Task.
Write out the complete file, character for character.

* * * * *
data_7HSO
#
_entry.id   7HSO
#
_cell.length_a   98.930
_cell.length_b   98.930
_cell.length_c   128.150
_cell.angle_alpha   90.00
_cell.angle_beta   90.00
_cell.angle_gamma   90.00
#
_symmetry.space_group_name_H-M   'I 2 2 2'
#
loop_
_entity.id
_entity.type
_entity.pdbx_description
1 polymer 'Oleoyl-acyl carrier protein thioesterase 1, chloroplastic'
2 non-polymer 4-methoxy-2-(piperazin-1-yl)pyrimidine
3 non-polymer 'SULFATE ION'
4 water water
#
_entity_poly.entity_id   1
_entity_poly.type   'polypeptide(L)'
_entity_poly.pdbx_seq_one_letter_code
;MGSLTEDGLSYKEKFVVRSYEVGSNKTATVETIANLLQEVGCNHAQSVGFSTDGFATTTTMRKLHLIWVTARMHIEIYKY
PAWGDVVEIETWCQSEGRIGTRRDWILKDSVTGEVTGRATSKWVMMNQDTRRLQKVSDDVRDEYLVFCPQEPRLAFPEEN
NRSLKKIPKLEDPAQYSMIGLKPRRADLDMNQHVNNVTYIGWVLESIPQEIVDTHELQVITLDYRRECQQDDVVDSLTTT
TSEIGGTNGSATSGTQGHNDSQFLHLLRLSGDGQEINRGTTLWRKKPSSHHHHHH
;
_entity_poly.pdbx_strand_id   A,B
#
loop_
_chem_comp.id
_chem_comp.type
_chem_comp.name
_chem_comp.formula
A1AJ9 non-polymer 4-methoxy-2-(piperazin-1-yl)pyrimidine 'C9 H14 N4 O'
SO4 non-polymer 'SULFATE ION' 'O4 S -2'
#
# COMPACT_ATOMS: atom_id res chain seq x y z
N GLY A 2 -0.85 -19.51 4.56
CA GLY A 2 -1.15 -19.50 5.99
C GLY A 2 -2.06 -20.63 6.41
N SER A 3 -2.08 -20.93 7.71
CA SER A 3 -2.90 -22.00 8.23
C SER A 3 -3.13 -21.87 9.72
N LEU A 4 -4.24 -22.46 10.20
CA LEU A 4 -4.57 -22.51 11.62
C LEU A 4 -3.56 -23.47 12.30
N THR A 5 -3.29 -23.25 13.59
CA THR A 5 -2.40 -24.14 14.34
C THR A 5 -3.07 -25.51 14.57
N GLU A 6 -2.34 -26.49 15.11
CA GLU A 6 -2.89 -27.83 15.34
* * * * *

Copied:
data_7HSO
#
_entry.id   7HSO
#
_cell.length_a   98.930
_cell.length_b   98.930
_cell.length_c   128.150
_cell.angle_alpha   90.00
_cell.angle_beta   90.00
_cell.angle_gamma   90.00
#
_symmetry.space_group_name_H-M   'I 2 2 2'
#
loop_
_entity.id
_entity.type
_entity.pdbx_description
1 polymer 'Oleoyl-acyl carrier protein thioesterase 1, chloroplastic'
2 non-polymer 4-methoxy-2-(piperazin-1-yl)pyrimidine
3 non-polymer 'SULFATE ION'
4 water water
#
_entity_poly.entity_id   1
_entity_poly.type   'polypeptide(L)'
_entity_poly.pdbx_seq_one_letter_code
;MGSLTEDGLSYKEKFVVRSYEVGSNKTATVETIANLLQEVGCNHAQSVGFSTDGFATTTTMRKLHLIWVTARMHIEIYKY
PAWGDVVEIETWCQSEGRIGTRRDWILKDSVTGEVTGRATSKWVMMNQDTRRLQKVSDDVRDEYLVFCPQEPRLAFPEEN
NRSLKKIPKLEDPAQYSMIGLKPRRADLDMNQHVNNVTYIGWVLESIPQEIVDTHELQVITLDYRRECQQDDVVDSLTTT
TSEIGGTNGSATSGTQGHNDSQFLHLLRLSGDGQEINRGTTLWRKKPSSHHHHHH
;
_entity_poly.pdbx_strand_id   A,B
#
loop_
_chem_comp.id
_chem_comp.type
_chem_comp.name
_chem_comp.formula
A1AJ9 non-polymer 4-methoxy-2-(piperazin-1-yl)pyrimidine 'C9 H14 N4 O'
SO4 non-polymer 'SULFATE ION' 'O4 S -2'
#
# COMPACT_ATOMS: atom_id res chain seq x y z
N GLY A 2 -0.85 -19.51 4.56
CA GLY A 2 -1.15 -19.50 5.99
C GLY A 2 -2.06 -20.63 6.41
N SER A 3 -2.08 -20.93 7.71
CA SER A 3 -2.90 -22.00 8.23
C SER A 3 -3.13 -21.87 9.72
N LEU A 4 -4.24 -22.46 10.20
CA LEU A 4 -4.57 -22.51 11.62
C LEU A 4 -3.56 -23.47 12.30
N THR A 5 -3.29 -23.25 13.59
CA THR A 5 -2.40 -24.14 14.34
C THR A 5 -3.07 -25.51 14.57
N GLU A 6 -2.34 -26.49 15.11
CA GLU A 6 -2.89 -27.83 15.34